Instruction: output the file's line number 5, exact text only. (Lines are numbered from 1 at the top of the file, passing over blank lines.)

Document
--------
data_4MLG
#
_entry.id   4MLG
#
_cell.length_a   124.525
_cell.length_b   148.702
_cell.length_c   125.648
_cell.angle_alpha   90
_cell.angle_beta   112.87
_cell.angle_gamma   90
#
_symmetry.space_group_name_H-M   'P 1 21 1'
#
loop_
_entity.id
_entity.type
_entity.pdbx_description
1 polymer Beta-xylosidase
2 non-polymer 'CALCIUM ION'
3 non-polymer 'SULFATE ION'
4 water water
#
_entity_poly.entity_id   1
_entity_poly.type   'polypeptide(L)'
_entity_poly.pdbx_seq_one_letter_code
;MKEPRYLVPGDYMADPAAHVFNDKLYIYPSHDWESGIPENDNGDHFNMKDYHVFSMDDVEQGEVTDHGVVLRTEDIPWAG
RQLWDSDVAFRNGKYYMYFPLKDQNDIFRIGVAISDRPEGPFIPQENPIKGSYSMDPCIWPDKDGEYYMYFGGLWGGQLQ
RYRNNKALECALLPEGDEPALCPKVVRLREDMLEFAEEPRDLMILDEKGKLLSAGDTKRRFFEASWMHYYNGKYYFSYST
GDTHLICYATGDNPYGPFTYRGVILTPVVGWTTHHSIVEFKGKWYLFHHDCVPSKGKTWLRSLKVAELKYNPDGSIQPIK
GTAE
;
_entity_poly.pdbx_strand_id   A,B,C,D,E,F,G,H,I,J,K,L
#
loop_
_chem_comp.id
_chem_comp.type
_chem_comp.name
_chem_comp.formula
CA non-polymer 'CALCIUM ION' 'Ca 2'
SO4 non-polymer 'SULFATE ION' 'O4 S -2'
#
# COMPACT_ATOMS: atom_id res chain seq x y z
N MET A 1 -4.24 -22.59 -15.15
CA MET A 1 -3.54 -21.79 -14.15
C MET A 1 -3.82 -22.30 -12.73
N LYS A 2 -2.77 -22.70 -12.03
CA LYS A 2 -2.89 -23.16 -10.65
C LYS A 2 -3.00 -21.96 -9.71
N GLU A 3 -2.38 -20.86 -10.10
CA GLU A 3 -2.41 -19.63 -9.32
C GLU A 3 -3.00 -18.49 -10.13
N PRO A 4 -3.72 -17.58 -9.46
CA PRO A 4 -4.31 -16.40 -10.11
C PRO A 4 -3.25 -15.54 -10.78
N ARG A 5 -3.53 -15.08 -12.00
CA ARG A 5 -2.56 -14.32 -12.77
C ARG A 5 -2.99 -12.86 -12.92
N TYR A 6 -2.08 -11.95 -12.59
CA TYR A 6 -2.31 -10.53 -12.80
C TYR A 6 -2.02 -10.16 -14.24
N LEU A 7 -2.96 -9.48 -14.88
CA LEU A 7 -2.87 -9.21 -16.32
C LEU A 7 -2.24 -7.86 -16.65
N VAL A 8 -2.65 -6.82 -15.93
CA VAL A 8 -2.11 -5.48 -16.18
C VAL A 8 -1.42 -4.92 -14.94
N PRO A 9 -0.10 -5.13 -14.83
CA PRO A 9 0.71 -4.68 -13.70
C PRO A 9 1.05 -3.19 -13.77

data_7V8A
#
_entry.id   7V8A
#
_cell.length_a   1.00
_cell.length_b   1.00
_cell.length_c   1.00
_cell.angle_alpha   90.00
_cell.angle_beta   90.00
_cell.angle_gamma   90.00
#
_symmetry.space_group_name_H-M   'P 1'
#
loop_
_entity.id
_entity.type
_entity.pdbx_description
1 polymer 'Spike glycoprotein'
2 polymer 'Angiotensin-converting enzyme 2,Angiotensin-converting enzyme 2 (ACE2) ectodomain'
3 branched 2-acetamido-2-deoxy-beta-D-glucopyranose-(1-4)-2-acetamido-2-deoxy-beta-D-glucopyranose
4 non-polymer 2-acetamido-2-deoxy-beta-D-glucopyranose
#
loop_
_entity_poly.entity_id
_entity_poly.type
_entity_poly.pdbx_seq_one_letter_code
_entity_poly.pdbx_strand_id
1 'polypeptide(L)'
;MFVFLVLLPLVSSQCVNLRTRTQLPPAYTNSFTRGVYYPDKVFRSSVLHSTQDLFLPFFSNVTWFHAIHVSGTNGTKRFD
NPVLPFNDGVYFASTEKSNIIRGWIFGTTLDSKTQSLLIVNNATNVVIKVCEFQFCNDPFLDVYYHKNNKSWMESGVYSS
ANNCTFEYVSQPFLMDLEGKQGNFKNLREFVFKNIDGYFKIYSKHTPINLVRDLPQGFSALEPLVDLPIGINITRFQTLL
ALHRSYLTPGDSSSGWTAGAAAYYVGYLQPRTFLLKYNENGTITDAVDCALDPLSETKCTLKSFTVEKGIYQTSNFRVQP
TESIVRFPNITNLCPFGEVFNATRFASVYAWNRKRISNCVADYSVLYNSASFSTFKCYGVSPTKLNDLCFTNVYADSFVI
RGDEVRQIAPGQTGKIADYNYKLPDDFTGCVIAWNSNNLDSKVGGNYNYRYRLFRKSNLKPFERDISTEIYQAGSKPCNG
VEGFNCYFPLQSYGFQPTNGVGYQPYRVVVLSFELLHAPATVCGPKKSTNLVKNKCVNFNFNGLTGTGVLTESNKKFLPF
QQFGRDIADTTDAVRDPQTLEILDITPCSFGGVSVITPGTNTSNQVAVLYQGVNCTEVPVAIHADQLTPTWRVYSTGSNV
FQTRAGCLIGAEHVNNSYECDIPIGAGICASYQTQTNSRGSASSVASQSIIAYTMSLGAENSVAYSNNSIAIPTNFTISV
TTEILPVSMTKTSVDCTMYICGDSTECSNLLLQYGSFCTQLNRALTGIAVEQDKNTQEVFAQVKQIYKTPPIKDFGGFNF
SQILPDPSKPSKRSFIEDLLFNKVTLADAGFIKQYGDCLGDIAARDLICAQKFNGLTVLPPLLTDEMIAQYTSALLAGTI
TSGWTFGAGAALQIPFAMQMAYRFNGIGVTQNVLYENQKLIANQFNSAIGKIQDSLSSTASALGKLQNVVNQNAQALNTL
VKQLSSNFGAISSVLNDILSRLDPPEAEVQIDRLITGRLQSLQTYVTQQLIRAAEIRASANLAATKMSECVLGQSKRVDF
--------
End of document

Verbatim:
_cell.length_a   124.525